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abstract = "Intratumoral lymphatic vessel invasion and lymph node involvement are important factors in the planning of therapeutic strategies, particularly limited surgical resection in patients with non-small cell lung cancer. 18F-FDG uptake within the primary lesion correlates with aggressiveness on PET studies. The more metabolically active the tumor, the more aggressive are the findings. The aim of this multicenter study was to determine whether 18F-FDG uptake of the primary tumor is a predictor of intratumoral lymphatic vessel invasion and lymph node metastasis in patients with non-small cell lung cancer. Methods: One hundred thirty-two patients with lung cancer were studied. All patients underwent a thoracotomy within 4 wk of the 18F-FDG PET study. A 3-point visual scoring system (low, moderate, or high grade in comparison with mediastinal activity) was used to interpret 18F-FDG uptake within the primary lesions. The degree of 18F-FDG uptake in the primary tumor was correlated with the incidence of intratumoral lymphatic vessel invasion and lymph node involvement. Multivariate analysis was performed with logistic multivariate analysis to assess the joint effects and interactions of the variables (age, sex, tumor size, histology, and 18F-FDG uptake) on intratumoral lymphatic vessel invasion and lymph node involvement. Results: Intratumoral lymphatic vessel invasion and lymph node involvement were found in 7.1{\%} and 5.9{\%}, respectively, of the patients classified in the low-grade group, and in 14.3{\%} and 10.0{\%}, respectively, of the patients classified in the moderate-grade group. In contrast, of the patients classified in the group with high 18F-FDG uptake, intratumoral lymphatic vessel invasion and lymph node involvement were found in 39.7{\%} and 38.9{\%}, respectively. Multivariate analysis showed that only 18F-FDG uptake was a significant factor for intratumoral lymphatic vessel invasion and that tumor size and 18F-FDG uptake were significant factors for lymph node involvement. Of the patients in the high-grade group whose tumors were classified as ≥3 cm in size, lymph node involvement was found in 51.5{\%}. In contrast, of the patients in the low-to moderate-grade group whose tumors were classified as <3 cm in size, lymph node involvement was found in only 9.1{\%} (P < 0.0001). Conclusion: Patients with a low to moderate 18F-FDG uptake in the primary lesion had a significantly lower risk of concurrent intratumoral lymphatic vessel invasion and nodal involvement than did patients with a high 18F-FDG uptake. In patients with non-small cell lung cancer, 18F-FDG uptake by the primary tumor is a strong predictor of intratumoral lymphatic vessel invasion and lymph node metastasis.",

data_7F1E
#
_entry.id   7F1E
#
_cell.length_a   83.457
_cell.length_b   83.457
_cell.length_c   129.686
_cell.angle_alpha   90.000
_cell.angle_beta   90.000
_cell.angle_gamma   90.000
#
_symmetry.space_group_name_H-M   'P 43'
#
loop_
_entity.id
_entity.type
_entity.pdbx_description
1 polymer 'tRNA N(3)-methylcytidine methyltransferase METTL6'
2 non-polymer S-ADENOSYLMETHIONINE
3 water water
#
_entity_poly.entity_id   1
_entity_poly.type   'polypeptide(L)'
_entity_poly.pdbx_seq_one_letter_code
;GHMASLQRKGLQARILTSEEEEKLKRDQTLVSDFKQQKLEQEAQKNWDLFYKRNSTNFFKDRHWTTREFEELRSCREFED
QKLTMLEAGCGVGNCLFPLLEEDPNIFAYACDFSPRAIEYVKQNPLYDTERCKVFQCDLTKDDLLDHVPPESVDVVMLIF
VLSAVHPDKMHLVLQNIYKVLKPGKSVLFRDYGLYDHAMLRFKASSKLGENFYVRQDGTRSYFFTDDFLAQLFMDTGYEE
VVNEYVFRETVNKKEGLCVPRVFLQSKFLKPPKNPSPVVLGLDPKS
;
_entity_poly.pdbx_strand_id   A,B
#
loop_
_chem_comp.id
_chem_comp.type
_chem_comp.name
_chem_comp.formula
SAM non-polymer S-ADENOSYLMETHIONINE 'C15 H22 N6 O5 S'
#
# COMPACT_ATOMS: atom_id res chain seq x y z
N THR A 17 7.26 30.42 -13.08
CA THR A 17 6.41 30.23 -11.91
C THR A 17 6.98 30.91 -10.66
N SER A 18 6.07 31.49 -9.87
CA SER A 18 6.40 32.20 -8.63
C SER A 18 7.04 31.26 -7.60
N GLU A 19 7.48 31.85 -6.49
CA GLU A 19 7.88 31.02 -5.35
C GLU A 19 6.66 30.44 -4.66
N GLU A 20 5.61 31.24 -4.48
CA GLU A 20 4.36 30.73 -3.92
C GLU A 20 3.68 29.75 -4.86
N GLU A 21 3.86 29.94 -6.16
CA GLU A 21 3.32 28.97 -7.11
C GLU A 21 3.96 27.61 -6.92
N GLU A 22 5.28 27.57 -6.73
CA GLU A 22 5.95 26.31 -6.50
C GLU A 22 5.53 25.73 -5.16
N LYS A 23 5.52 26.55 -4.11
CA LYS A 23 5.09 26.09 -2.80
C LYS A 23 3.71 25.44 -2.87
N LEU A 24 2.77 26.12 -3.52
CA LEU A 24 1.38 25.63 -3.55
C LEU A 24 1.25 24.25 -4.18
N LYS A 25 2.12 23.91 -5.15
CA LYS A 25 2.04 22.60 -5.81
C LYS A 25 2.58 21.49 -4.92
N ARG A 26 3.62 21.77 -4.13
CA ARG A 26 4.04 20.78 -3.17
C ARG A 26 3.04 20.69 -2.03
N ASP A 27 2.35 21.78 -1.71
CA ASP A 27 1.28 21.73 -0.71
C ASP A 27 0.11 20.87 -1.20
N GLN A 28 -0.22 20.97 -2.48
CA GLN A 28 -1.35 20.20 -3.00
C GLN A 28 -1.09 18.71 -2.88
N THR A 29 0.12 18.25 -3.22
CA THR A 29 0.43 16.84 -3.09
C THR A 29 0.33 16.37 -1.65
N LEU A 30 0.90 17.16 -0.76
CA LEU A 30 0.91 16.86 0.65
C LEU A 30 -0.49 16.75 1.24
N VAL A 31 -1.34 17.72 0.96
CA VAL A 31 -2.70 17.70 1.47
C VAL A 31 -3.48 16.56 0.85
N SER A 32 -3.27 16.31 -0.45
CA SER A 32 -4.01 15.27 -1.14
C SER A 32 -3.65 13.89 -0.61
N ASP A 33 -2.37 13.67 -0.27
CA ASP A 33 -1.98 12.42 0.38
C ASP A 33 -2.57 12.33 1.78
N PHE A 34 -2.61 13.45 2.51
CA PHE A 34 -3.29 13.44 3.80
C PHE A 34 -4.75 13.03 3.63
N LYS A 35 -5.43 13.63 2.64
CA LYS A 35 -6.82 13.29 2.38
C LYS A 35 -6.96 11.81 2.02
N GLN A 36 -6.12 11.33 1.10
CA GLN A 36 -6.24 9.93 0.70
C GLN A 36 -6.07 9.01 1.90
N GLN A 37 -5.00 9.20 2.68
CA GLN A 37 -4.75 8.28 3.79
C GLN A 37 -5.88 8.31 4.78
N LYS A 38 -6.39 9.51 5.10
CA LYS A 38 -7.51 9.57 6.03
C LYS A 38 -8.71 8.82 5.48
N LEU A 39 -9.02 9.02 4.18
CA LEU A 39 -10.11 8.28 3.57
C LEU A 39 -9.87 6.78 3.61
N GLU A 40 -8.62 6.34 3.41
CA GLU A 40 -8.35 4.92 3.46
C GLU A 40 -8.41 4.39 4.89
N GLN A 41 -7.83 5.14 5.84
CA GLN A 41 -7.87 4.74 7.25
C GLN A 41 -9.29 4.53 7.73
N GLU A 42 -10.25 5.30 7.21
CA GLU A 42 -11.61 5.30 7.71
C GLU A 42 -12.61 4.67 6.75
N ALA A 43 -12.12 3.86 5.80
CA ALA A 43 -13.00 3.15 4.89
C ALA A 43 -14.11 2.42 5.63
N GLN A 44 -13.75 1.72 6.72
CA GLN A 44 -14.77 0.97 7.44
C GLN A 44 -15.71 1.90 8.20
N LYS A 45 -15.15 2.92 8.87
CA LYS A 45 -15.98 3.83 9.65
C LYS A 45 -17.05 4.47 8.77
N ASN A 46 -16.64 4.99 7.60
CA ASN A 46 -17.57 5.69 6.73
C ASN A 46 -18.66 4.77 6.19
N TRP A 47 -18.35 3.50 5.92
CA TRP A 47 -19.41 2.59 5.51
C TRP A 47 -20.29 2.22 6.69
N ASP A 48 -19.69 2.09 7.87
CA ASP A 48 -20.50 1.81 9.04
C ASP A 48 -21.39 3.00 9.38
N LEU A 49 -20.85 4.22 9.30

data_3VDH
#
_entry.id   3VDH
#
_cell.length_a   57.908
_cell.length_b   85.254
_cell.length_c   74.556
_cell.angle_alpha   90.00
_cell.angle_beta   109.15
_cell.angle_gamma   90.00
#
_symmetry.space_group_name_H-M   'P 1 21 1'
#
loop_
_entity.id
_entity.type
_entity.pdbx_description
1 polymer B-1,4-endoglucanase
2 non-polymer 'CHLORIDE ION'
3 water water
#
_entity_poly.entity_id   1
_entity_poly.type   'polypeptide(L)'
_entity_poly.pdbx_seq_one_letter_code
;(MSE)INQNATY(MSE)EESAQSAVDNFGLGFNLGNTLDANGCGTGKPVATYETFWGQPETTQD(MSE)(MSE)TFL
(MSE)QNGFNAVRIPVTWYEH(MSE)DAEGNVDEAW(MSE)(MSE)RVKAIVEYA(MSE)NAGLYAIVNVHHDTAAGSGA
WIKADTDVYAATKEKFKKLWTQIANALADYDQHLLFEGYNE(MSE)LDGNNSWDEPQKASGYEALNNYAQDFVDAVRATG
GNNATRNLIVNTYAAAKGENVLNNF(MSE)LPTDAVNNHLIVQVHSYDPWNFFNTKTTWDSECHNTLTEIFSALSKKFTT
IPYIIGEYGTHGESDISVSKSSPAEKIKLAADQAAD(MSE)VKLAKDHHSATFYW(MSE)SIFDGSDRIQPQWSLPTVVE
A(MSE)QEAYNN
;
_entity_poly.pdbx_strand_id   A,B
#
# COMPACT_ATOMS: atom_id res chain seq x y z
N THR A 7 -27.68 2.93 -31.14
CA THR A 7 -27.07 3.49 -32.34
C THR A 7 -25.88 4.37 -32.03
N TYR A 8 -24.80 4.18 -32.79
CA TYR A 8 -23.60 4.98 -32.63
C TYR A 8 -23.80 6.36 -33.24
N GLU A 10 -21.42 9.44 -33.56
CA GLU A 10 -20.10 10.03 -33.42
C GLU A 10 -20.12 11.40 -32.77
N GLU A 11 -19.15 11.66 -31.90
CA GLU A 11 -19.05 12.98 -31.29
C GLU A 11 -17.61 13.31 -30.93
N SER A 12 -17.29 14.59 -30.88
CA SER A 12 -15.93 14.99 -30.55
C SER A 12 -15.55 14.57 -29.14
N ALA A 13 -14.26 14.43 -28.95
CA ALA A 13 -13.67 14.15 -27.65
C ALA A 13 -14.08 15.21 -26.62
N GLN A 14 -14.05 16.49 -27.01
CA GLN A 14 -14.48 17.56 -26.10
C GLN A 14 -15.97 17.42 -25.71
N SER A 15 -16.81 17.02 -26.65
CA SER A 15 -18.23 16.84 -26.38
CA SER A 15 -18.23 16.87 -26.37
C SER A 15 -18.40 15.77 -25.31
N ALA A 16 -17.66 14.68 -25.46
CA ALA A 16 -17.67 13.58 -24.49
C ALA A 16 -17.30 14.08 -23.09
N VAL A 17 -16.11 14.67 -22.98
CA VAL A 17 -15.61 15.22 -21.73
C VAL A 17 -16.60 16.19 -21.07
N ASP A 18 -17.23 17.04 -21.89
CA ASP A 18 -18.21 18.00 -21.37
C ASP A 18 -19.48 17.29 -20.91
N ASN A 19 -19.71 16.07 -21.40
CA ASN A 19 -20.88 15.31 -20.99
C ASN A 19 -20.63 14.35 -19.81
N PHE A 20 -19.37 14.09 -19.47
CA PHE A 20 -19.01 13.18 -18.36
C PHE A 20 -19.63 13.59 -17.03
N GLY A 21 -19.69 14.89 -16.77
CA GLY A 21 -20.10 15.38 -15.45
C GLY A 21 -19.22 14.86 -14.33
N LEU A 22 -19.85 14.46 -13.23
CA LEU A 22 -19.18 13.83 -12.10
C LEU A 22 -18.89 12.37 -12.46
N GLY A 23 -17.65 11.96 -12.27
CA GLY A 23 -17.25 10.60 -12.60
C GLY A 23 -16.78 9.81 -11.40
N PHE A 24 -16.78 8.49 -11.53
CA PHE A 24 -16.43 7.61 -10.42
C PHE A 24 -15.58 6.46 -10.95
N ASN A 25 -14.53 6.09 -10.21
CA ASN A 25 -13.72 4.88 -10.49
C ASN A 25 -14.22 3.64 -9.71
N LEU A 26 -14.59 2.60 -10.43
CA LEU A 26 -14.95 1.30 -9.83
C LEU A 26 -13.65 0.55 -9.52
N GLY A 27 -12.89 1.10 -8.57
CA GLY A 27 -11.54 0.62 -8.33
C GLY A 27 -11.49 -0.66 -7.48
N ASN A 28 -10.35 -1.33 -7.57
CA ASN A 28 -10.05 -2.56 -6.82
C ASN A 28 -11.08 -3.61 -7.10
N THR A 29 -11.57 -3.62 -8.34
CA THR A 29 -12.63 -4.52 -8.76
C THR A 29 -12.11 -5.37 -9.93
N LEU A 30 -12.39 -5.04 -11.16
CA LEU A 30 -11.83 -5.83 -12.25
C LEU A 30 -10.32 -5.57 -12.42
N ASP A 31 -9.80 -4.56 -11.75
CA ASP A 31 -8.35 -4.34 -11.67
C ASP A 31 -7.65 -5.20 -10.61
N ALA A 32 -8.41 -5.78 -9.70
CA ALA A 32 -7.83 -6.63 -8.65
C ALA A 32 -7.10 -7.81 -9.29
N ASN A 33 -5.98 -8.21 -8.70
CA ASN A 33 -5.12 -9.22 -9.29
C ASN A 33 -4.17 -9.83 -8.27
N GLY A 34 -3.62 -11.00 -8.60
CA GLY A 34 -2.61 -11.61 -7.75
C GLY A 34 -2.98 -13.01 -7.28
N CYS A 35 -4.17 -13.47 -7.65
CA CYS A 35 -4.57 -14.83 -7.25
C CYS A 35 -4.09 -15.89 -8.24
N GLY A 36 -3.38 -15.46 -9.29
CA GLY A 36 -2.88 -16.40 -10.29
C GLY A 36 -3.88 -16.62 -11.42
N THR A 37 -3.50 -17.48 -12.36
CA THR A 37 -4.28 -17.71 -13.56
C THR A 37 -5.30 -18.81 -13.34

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author = "Kotaro Higashi and Kengo Ito and Yoshinori Hiramatsu and Tsutomu Ishikawa and Tsutomu Sakuma and Ichiro Matsunari and Gencho Kuga and Katsuyuki Miura and Takahiro Higuchi and Hisao Tonami and Itaru Yamamoto",